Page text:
Malaysia police search home and offices of former PM Najib

Days after election defeat, armed police carry out raid in connection with graft inquiry

Malaysian police stand at the entrance to the home of former prime minister Najib Razak in Kuala Lumpur on Wednesday night. Photograph: Mohd Rasfan/AFP/Getty Images

Malaysian police stand at the entrance to the home of former prime minister Najib Razak in Kuala Lumpur on Wednesday night. Photograph: Mohd Rasfan/AFP/Getty Images

 

Malaysian police on Thursday searched ousted prime minister Najib Razak’s home and other places linked to him in connection with an inquiry into scandal-plagued state fund 1Malaysia Development Berhad (1MDB), a senior police officer said.

Armed police entered Mr Najib’s family home on Wednesday night, a drama thousands watched unfold as it was streamed live and an extraordinary scenario that few could have predicted before the country’s May 9th general election, which he was expected to win.

Amar Singh, director of police commercial crime investigations, said that searches were continuing at that house, at the prime minister’s office and a residence he had used, as well as two apartments owned by his family.

“We are in the midst of collecting information, we will have more details once we have completed our search,” he said, confirming that the searches were related to investigations into the 1MDB scandal that had dogged Mr Najib since 2015.

The multibillion-dollar scandal over the fund founded by Mr Najib is being investigated by police in at least six countries, including the United States. Mr Najib has denied any wrongdoing.

Former Malaysian prime minister Najib Razak: has denied any wrongdoing. Photograph: Sadiq Asyraf/AP
Former Malaysian prime minister Najib Razak: has denied any wrongdoing. Photograph: Sadiq Asyraf/AP

A lawyer for Mr Najib, Harpal Singh Grewal, said early on Thursday that police seized only a few personal items from his family home. “They found nothing incriminating,” he said, adding that a couple of handbags were among items police took away.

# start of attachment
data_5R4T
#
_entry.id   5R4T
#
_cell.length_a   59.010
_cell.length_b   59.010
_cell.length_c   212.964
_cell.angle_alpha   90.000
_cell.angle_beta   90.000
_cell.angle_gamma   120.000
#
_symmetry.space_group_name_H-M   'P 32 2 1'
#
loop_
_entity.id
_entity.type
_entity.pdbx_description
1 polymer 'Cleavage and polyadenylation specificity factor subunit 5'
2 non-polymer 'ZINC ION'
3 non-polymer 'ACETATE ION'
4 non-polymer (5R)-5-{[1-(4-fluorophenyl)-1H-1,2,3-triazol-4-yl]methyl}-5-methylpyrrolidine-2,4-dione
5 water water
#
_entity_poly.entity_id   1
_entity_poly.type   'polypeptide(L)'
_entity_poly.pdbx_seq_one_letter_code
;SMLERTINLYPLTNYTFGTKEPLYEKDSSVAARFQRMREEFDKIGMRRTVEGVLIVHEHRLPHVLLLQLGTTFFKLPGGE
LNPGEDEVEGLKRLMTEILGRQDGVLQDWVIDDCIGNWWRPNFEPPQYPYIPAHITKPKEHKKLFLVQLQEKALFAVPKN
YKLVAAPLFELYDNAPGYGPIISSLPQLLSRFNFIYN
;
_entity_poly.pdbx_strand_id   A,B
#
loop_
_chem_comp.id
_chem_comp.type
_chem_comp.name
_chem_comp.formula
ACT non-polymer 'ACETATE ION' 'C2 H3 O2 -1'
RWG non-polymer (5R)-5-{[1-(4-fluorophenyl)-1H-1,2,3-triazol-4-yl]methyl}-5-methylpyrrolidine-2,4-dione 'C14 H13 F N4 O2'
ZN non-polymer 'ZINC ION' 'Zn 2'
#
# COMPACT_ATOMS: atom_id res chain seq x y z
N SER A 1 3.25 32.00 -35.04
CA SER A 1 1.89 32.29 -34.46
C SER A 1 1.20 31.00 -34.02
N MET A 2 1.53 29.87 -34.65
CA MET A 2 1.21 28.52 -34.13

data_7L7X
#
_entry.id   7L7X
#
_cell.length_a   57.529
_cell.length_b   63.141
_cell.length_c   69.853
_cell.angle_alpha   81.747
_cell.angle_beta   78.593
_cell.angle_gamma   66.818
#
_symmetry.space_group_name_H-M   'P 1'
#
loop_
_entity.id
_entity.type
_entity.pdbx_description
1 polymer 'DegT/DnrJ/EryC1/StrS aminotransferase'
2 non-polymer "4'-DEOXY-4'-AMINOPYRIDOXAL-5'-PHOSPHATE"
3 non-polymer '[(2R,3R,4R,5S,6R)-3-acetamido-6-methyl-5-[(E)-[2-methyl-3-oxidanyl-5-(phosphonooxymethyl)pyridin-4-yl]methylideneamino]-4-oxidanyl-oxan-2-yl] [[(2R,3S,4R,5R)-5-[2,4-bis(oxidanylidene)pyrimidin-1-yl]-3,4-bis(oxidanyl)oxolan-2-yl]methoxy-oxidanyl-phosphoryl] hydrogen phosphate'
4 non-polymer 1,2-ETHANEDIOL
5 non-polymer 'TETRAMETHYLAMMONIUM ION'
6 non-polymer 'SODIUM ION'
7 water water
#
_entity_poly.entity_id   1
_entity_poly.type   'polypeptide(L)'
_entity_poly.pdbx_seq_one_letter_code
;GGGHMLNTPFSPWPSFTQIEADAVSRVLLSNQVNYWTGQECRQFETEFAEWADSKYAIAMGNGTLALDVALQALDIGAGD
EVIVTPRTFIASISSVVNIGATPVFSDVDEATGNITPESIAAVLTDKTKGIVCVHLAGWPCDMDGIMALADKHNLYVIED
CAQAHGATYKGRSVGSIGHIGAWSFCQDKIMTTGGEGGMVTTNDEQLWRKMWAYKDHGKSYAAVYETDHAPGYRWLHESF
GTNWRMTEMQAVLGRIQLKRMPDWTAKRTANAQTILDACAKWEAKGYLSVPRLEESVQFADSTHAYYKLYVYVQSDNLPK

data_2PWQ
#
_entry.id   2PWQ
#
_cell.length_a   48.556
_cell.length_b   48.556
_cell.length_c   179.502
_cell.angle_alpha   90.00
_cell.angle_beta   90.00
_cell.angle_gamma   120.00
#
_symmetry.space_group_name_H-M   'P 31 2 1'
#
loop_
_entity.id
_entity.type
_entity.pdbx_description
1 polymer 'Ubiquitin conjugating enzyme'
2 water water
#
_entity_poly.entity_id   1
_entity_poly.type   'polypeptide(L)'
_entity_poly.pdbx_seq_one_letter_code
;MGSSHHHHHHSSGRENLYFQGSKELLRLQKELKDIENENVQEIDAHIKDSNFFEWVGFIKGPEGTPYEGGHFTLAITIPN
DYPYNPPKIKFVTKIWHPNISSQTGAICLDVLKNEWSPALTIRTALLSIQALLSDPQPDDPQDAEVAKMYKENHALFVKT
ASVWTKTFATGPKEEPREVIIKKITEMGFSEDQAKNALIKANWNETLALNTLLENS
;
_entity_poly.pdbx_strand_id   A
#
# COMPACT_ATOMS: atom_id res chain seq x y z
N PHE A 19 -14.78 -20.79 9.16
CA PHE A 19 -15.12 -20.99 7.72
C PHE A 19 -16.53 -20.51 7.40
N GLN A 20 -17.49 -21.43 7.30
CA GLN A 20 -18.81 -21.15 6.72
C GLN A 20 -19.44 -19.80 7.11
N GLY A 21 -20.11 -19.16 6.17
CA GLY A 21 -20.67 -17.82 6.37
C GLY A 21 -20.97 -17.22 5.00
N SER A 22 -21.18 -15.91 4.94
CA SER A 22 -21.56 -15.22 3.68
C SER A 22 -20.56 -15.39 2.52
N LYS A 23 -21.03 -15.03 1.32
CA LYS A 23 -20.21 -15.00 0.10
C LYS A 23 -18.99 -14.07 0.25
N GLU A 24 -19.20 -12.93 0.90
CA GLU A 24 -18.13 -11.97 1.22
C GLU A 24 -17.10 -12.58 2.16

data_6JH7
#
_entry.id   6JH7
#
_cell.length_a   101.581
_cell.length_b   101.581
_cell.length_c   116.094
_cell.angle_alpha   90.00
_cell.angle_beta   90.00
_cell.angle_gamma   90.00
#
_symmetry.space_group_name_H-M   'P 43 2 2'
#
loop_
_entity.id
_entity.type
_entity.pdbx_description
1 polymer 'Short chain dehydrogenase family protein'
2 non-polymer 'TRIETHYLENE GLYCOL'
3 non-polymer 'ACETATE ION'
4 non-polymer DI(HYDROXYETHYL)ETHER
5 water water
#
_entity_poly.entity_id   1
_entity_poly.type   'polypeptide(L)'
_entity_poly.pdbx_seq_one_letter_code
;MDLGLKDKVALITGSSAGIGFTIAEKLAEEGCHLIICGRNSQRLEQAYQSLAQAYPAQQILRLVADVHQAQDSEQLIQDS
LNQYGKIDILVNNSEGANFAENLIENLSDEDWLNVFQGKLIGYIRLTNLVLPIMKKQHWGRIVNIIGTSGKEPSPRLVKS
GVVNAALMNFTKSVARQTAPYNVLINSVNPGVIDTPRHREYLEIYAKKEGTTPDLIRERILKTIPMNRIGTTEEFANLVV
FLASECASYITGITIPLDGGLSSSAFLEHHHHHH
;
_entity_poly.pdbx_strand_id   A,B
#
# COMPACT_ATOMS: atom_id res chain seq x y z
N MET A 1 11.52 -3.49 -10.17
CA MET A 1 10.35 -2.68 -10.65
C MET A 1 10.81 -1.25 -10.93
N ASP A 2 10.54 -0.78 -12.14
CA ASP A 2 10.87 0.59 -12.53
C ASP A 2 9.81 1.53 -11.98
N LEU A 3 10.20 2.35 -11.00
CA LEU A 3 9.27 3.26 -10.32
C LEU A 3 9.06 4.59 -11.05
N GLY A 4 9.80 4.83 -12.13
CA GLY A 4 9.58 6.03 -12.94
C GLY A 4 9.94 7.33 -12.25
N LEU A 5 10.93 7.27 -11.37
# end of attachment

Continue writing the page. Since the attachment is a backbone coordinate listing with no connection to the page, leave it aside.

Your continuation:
When asked whether Mr Najib would be arrested, he said: “There is no indication that they [the police] will do it.”

He said Mr Najib and his family were co-operative with police. “They [the police] also acted professionally,” he said.

Later, however, a police truck packed full with big, blue boxes left the compound of the house, a Reuters witness said. There was no immediate word on what was in the boxes.

Barred from leaving

Days after Malaysia’s long-ruling political coalition was defeated in the election, new prime minister Mahathir Mohamad barred Mr Najib and his wife, Rosmah Mansor, from leaving the country.

Mr Najib was once a protege of Mr Mahathir (92), who now says there is sufficient evidence to investigate the scandal at 1MDB.

Asked about the searches at a news conference, Mr Mahathir said it was a police matter, and he had little information. But he added: “I suppose the police have enough reasons to raid.”

Mr Mahathir has replaced the country’s attorney general and officials at the anti-graft agency, in what appears to be a purge of people seen as close to the former premier.

US authorities allege that more than $4.5 billion (€3.8 billion) was stolen from 1MDB in a fraud orchestrated by a financier known to be close to Mr Najib and his family. US attorney general Jeff Sessions has called the 1MDB scandal “kleptocracy at its worst”.

Filings by the US justice department in a civil lawsuit indicated nearly $30 million of the money stolen was used to buy jewellery for the prime minister’s wife, including a rare 22-carat pink diamond set in a necklace.

Malaysian politics has undergone a sea-change in the last eight days with the stunning defeat of Mr Najib, his replacement by Mr Mahathir and the pardon and release of jailed reformist Anwar Ibrahim on Wednesday.

Mr Anwar teamed up with Mr Mahathir, his ally-turned-foe-turned-ally, to oust Mr Najib. The relationship between the two remains volatile, however, and will likely determine what course Malaysia will chart in the coming months. – Reuters